Voltage Stability:

    Voltage stability refers ability of a power system to maintain steady voltage at all the buses in the system after being subjected to a disturbance from a given initial operating condition. It depend upon the ability to maintain equilibrium between load demand and load supply from the power system. In-stability that may results occur in the form of a progressive rise or fall of voltage of some buses. A possible outcome of voltage instability is loss of load in an area or tripping of transmission lines and other elements by protective system leading to cascading outages. Loss of synchronism of some generators may result from these outages or from operating conditions that violate field current limit.

    Progressive drop in bus voltage may also be associated with rotor angle stability. For example loss of synchronism of machine or rotor angle between two groups of machine approach 180 degree cause rapid drop in voltage at intermediate point in network close to the electrical centre. Normally protective system operate to separate the group of two machines and the voltage recover to level depending on post separation condition. If however the system is not so separated the voltage near the electrical centre rapidly oscillates between high and low values as a result of repeated pole slips between the two groups of machines.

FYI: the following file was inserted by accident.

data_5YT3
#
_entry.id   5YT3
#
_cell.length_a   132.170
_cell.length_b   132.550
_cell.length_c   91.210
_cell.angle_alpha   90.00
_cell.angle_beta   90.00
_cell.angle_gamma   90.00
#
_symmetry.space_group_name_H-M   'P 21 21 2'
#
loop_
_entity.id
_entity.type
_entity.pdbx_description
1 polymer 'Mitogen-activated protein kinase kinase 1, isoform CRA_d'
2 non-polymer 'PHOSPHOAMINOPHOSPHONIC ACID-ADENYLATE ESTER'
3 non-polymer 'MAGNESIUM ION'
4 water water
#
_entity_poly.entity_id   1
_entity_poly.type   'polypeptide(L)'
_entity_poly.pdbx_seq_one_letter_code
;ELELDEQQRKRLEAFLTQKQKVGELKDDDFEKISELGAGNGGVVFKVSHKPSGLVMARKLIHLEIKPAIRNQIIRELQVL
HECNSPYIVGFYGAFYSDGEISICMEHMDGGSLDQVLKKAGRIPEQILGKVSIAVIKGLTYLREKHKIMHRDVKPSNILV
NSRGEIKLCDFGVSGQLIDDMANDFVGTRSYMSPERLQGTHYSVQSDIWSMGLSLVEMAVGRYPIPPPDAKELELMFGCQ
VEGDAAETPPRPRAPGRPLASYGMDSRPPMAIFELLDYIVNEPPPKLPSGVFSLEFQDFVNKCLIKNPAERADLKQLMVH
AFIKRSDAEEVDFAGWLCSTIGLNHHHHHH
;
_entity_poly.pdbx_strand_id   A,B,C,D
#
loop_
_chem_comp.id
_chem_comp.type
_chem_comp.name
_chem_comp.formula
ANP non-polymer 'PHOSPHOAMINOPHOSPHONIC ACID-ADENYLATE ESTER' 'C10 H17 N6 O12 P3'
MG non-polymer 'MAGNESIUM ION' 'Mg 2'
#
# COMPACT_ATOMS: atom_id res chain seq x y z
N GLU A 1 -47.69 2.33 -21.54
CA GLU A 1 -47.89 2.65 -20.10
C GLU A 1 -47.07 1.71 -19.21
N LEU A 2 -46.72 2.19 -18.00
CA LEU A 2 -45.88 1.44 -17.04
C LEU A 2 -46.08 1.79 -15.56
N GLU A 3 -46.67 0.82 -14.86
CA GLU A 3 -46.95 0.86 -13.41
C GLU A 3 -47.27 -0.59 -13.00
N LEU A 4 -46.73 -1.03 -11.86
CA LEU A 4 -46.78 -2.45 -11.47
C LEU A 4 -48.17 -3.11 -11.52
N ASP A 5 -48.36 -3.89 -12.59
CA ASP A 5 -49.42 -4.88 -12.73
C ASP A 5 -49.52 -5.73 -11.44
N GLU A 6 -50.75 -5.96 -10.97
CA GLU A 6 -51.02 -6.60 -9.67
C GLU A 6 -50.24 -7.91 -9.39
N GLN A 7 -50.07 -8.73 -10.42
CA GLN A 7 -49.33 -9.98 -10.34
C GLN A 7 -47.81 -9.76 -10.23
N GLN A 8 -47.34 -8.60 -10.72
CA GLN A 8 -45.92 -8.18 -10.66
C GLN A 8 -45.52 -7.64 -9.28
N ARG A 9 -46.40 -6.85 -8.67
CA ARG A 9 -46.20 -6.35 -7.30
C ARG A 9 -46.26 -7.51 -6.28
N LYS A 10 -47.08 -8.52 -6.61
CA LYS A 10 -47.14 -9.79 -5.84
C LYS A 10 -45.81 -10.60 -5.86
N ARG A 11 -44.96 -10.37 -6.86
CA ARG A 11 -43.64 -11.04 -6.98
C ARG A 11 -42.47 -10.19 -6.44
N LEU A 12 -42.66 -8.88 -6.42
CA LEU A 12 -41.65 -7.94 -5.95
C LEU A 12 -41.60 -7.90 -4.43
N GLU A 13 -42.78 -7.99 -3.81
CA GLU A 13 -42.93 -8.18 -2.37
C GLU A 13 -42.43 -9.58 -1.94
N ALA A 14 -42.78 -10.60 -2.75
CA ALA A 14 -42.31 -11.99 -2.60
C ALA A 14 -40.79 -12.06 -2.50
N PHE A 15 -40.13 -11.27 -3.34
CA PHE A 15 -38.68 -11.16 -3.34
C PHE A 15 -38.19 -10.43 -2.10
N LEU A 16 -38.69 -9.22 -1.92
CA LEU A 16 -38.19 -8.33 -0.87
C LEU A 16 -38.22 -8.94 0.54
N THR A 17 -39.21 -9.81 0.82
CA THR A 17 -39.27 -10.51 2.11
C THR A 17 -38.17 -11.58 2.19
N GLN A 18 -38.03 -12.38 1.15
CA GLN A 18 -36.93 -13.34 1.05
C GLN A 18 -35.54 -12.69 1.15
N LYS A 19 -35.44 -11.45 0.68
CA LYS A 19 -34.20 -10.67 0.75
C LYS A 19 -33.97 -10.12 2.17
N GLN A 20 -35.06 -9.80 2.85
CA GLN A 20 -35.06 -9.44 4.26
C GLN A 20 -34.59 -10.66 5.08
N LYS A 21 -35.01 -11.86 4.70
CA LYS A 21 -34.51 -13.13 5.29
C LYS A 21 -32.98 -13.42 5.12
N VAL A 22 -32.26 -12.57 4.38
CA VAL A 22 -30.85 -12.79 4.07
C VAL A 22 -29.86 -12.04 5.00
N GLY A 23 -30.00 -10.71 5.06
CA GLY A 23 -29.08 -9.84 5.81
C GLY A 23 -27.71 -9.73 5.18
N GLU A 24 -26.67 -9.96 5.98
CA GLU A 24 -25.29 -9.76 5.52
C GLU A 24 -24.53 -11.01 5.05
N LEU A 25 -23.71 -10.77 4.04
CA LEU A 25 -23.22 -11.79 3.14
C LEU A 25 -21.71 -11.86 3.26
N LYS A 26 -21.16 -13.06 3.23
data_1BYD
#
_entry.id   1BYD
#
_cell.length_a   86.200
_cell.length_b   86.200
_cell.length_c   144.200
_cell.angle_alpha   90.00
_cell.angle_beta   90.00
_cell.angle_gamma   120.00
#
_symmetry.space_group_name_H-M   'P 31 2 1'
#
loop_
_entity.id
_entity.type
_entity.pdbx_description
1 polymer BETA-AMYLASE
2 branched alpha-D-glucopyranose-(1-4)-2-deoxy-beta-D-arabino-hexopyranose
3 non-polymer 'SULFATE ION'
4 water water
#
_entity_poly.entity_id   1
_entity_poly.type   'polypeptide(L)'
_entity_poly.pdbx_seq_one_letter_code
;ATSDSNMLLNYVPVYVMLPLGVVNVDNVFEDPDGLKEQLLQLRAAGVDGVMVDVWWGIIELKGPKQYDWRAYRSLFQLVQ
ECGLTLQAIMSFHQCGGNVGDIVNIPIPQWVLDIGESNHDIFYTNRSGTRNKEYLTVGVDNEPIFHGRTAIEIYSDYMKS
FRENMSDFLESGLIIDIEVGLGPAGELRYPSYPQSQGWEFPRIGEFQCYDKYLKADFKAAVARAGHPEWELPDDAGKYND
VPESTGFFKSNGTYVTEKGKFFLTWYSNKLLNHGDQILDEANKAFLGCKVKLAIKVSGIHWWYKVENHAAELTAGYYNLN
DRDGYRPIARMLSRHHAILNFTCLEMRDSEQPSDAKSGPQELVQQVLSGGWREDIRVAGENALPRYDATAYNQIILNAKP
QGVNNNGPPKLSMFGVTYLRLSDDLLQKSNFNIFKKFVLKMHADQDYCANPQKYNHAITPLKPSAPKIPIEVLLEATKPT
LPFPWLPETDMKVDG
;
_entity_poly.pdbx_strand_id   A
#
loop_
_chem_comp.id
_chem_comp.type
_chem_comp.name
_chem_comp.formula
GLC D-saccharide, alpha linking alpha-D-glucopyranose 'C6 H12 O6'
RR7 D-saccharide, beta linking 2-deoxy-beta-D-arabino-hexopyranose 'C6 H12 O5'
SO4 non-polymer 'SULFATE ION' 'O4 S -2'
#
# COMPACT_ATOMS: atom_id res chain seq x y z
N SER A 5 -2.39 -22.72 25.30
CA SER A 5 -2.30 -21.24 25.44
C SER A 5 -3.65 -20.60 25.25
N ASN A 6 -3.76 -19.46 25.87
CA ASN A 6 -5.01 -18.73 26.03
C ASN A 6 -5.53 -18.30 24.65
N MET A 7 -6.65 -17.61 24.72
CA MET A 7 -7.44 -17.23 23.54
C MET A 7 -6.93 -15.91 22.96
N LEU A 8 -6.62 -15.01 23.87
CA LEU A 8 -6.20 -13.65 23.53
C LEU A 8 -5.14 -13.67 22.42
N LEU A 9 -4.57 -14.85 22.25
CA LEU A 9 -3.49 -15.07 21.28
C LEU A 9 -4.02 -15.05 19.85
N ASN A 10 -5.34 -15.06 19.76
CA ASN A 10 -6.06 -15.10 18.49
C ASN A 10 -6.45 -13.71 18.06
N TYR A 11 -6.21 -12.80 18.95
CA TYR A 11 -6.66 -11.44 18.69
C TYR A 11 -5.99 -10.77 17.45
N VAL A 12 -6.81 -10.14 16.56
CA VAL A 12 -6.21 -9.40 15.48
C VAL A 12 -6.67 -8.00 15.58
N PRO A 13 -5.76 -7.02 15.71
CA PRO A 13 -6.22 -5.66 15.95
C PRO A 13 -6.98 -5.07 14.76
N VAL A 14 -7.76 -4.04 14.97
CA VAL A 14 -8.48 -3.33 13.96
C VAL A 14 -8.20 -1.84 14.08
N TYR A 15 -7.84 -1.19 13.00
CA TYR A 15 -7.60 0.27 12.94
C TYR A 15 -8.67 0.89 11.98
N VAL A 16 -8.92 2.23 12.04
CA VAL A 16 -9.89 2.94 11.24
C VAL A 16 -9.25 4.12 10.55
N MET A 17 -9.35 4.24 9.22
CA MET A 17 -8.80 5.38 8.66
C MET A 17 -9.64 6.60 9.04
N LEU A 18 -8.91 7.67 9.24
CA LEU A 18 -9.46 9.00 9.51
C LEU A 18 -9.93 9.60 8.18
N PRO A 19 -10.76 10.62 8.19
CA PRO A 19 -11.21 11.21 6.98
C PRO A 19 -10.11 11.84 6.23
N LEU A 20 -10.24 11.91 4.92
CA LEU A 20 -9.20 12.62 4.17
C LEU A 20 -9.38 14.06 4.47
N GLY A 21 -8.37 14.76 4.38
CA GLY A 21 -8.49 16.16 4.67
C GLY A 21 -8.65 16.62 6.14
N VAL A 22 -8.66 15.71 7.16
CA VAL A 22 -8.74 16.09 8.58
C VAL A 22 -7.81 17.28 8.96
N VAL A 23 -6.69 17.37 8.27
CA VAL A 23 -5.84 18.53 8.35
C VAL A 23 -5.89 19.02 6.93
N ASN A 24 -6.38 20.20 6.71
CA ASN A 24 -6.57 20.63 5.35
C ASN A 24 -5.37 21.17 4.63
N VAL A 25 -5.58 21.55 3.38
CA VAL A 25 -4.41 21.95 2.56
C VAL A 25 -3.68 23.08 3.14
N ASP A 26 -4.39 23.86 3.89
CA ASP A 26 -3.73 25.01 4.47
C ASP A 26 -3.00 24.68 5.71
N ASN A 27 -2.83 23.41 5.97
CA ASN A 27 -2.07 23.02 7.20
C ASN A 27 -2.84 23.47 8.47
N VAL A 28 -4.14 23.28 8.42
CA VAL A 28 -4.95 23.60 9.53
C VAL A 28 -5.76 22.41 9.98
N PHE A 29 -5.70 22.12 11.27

Frequency Stability:-

    It refers to the ability of a power system to maintain steady frequency following a severe system upset resulting in a significant imbalance between generation and load. It depends on the ability to maintain/restore equilibrium between system generation and load, with minimum unintentional loss of load. Instability that may result occurs in the form of sustained frequency swings leading to tripping of generating units and/or loads.

    Severe system upsets generally result in large excursions of frequency, power flows, voltage, and other system variables, thereby invoking the actions of processes, controls, and protections that are not modeled in conventional transient stability or voltage stability studies. In large interconnected power systems, this type of situation is most commonly associated with conditions following splitting of systems into islands. Generally, frequency stability problems are associated with inadequacies in equipment responses, poor coordination of control and protection equipment, or insufficient generation reserve

    During frequency excursions, the characteristic times of the processes and devices that are activated will range from fraction of seconds, corresponding to the response of devices such as under frequency load shedding and generator controls and protections, to several minutes, corresponding to the response of devices such as prime mover energy supply systems and load voltage regulators. Therefore frequency stability may be a short-term phenomenon or a long-term phenomenon. An example of short-term frequency instability is the formation of an under generated island with insufficient under frequency load shedding such that frequency decays rapidly causing blackout of the island

    within a few seconds. On the other hand, more complex situations in which frequency instability is caused by steam turbine over speed controls or boiler/reactor protection and controls are longer-term phenomena with the time frame of interest ranging from tens of seconds to several minutes.